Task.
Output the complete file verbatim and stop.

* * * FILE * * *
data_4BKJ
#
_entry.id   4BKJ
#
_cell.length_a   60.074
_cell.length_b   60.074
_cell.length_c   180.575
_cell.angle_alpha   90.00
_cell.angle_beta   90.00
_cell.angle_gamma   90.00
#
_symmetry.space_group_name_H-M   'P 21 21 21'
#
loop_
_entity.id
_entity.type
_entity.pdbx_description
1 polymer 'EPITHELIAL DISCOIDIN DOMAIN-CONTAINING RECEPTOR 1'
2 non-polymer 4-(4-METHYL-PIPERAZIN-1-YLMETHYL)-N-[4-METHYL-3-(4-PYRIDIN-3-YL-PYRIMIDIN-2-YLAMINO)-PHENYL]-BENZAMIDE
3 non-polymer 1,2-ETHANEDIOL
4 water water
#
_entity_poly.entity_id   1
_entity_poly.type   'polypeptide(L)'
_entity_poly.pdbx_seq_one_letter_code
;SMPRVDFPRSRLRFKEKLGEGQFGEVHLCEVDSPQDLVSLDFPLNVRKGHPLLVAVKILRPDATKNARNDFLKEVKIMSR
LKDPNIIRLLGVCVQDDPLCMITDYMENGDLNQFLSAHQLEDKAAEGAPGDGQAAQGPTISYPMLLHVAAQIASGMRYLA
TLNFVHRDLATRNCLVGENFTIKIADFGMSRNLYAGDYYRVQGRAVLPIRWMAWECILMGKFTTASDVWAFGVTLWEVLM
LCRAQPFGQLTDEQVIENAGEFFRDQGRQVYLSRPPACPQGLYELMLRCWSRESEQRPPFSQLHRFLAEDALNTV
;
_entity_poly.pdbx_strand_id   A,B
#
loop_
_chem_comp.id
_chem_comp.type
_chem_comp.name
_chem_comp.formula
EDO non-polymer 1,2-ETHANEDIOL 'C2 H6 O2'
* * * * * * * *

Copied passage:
data_4BKJ
#
_entry.id   4BKJ
#
_cell.length_a   60.074
_cell.length_b   60.074
_cell.length_c   180.575
_cell.angle_alpha   90.00
_cell.angle_beta   90.00
_cell.angle_gamma   90.00
#
_symmetry.space_group_name_H-M   'P 21 21 21'
#
loop_
_entity.id
_entity.type
_entity.pdbx_description
1 polymer 'EPITHELIAL DISCOIDIN DOMAIN-CONTAINING RECEPTOR 1'
2 non-polymer 4-(4-METHYL-PIPERAZIN-1-YLMETHYL)-N-[4-METHYL-3-(4-PYRIDIN-3-YL-PYRIMIDIN-2-YLAMINO)-PHENYL]-BENZAMIDE
3 non-polymer 1,2-ETHANEDIOL
4 water water
#
_entity_poly.entity_id   1
_entity_poly.type   'polypeptide(L)'
_entity_poly.pdbx_seq_one_letter_code
;SMPRVDFPRSRLRFKEKLGEGQFGEVHLCEVDSPQDLVSLDFPLNVRKGHPLLVAVKILRPDATKNARNDFLKEVKIMSR
LKDPNIIRLLGVCVQDDPLCMITDYMENGDLNQFLSAHQLEDKAAEGAPGDGQAAQGPTISYPMLLHVAAQIASGMRYLA
TLNFVHRDLATRNCLVGENFTIKIADFGMSRNLYAGDYYRVQGRAVLPIRWMAWECILMGKFTTASDVWAFGVTLWEVLM
LCRAQPFGQLTDEQVIENAGEFFRDQGRQVYLSRPPACPQGLYELMLRCWSRESEQRPPFSQLHRFLAEDALNTV
;
_entity_poly.pdbx_strand_id   A,B
#
loop_
_chem_comp.id
_chem_comp.type
_chem_comp.name
_chem_comp.formula
EDO non-polymer 1,2-ETHANEDIOL 'C2 H6 O2'